New Worker Fatality Database Shows Construction Industry Most Dangerous

Largest open-access data set of US workplace fatalities ever collected identifies a third of deaths in 2014 (1,700), with construction leading 10 industry segments

U.S. worker deaths by industry in 2014 shows construction as the segment with the most worker deaths.
U.S. worker deaths by industry in 2014 shows construction as the segment with the most worker deaths.

National Council for Occupation Safety and Health (COSH) and a coalition of worker safety groups released the U.S. Worker Fatality Database, which shows the names, people and stories behind the statistical reports of deaths on the job in 2014. It is the largest open-access data set of individual workplace fatalities ever collected in the United States. 

The database is a joint effort of workplace safety groups and advocates, including:

  • National Council for Occupational Safety and Health (National COSH)
  • Center for Construction Research and Training
  • Fe Y Justicia
  • Global Worker Watch
  • Knoxville Area Worker Memorial Day Committee
  • Massachusetts Coalition for Occupational Safety and Health (MassCOSH)
  • Northeastern New York Coalition for Occupational Safety and Health (NENYCOSH)
  • United Support and Memorial for Workplace Fatalities (USMWF)
  • Beyond OSHA Project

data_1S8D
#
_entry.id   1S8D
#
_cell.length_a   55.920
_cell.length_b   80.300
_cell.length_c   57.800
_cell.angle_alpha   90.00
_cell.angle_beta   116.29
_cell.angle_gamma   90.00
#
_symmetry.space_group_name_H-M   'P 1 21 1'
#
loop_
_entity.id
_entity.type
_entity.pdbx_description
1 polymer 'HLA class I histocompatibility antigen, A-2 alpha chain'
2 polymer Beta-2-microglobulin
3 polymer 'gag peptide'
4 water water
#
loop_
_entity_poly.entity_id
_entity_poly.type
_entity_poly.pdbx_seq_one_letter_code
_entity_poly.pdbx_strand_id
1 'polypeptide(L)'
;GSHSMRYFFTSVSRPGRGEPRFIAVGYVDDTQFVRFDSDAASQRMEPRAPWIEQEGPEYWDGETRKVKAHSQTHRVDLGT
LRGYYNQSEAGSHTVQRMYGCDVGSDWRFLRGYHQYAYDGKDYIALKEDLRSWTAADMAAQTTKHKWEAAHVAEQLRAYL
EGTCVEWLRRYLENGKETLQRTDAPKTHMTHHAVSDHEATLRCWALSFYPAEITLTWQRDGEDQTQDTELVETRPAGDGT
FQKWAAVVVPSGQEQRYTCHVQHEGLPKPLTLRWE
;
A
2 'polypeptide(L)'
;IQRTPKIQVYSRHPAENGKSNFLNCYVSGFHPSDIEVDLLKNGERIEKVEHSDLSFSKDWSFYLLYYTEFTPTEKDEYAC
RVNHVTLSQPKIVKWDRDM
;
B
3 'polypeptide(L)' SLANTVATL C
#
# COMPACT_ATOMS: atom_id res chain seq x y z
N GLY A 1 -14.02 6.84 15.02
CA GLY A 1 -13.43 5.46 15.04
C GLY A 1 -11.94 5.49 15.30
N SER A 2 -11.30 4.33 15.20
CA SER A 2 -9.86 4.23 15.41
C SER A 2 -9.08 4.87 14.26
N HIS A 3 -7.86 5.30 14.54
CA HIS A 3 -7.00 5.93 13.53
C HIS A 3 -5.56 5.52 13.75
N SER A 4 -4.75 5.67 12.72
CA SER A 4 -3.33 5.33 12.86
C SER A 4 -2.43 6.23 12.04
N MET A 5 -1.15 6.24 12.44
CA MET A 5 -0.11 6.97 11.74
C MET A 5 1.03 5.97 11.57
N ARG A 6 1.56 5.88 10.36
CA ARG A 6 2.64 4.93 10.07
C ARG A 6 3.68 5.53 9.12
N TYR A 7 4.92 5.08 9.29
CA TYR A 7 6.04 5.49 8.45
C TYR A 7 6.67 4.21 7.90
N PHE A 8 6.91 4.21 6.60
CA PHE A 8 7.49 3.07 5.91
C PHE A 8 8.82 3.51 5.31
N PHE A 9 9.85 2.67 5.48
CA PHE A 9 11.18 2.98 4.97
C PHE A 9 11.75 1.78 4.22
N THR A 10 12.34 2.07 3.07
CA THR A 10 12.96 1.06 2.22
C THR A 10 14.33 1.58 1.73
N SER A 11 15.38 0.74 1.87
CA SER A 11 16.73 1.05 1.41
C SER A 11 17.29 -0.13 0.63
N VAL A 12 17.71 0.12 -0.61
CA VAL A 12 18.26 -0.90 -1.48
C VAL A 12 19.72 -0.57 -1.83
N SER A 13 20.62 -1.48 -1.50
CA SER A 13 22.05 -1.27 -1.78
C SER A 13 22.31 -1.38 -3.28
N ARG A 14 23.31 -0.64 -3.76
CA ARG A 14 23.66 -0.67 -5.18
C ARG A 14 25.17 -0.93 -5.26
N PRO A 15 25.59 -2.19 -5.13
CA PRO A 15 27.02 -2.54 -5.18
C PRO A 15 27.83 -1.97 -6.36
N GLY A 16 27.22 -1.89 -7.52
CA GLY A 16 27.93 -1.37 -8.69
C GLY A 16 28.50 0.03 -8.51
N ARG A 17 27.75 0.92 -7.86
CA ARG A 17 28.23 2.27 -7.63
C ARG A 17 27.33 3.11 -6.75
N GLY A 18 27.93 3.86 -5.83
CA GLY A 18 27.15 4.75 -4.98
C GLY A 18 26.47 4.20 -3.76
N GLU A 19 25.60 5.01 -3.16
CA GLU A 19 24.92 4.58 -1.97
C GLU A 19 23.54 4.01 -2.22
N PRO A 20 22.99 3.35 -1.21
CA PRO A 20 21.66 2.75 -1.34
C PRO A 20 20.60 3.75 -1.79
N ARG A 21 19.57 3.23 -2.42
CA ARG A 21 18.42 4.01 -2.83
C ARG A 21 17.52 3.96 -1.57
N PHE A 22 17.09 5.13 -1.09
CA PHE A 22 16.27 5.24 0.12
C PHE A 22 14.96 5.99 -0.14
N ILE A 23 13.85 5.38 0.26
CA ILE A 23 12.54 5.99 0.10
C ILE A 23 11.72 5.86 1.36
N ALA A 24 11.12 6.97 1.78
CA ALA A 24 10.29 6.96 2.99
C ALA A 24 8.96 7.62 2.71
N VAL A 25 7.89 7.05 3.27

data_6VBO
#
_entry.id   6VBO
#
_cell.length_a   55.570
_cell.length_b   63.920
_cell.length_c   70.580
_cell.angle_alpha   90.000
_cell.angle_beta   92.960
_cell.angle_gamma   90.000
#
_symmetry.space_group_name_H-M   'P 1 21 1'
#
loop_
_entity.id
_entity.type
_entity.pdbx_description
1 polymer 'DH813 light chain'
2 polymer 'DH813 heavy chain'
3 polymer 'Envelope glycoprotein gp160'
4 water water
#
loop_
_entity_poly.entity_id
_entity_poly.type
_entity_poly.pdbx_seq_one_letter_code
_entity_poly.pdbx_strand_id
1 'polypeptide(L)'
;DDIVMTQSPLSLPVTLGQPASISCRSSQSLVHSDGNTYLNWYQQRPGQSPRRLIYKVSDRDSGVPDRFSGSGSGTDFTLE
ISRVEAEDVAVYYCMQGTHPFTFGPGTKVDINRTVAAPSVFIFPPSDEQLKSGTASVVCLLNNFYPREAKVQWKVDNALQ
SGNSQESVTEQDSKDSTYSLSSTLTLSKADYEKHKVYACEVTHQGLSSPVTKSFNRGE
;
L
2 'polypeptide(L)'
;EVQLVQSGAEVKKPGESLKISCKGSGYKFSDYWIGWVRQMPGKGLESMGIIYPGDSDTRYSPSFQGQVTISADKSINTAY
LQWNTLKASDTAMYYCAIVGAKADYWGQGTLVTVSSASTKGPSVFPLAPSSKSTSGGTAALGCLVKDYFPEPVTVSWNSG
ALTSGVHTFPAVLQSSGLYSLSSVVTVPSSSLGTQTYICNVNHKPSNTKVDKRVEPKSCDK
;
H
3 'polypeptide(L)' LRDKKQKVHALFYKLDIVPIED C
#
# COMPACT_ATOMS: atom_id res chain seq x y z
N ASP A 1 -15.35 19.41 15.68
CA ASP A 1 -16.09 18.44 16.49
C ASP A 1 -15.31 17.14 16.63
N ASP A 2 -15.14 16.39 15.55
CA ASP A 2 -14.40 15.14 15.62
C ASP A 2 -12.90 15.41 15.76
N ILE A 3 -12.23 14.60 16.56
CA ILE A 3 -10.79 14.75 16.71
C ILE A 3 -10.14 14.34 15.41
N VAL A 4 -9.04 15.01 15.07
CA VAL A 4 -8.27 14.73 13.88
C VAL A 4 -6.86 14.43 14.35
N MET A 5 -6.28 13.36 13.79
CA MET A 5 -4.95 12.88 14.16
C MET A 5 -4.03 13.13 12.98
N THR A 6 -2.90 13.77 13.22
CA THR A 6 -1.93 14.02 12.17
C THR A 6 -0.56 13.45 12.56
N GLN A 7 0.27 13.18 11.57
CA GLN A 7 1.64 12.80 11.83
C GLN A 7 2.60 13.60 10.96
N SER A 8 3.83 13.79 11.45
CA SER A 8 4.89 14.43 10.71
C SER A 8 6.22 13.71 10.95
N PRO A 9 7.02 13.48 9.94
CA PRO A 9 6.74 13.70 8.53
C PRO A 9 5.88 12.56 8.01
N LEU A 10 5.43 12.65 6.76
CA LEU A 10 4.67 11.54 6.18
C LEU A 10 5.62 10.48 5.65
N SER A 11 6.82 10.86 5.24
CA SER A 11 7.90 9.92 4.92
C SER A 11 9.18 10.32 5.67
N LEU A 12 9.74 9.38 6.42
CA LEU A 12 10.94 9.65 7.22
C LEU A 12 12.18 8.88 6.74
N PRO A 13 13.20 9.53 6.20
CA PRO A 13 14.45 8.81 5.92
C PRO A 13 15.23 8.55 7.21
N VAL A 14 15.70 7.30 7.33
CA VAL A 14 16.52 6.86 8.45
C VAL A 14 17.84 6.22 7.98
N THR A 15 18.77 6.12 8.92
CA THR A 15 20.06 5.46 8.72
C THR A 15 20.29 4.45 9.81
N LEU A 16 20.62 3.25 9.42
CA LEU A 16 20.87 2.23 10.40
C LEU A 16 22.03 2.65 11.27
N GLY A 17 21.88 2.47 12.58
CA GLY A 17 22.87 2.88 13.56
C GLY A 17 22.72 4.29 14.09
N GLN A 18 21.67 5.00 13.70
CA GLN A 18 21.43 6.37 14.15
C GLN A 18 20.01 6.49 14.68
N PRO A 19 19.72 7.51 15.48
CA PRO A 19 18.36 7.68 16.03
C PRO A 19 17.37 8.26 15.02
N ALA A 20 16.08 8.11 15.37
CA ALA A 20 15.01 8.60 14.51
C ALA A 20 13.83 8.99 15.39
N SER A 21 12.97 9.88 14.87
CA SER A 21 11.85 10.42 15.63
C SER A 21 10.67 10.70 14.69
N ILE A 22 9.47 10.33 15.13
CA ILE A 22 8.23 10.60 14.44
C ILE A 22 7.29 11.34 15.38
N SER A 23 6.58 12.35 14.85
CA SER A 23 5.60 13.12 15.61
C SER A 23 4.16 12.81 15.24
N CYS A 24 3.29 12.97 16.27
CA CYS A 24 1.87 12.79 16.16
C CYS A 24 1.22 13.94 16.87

This unprecedented effort is driven by the lack of timely and comprehensive information currently available from governmental sources: The U.S. Bureau of Labor Statistics (BLS) just released its final report on occupational fatalities for 2013. And the BLS data omits the names of workers and their employers.

The  U.S. Worker Fatality Database identifies more than 1,700 workplace fatalities for 2014. This is likely to represent over one-third of the total cases of workplace deaths from traumatic events for that year. The database includes, where available, the name of the deceased, the employer and the circumstances of the death with links to OSHA and news accounts.

The data can be sorted by age, gender, city, state, industry and keywords such as “fall elevation,” “electrocuted,” “explosion” and other terms linked to the cause of death.

Interactive maps based on the data show information on specific states and industries in dramatic, graphical form.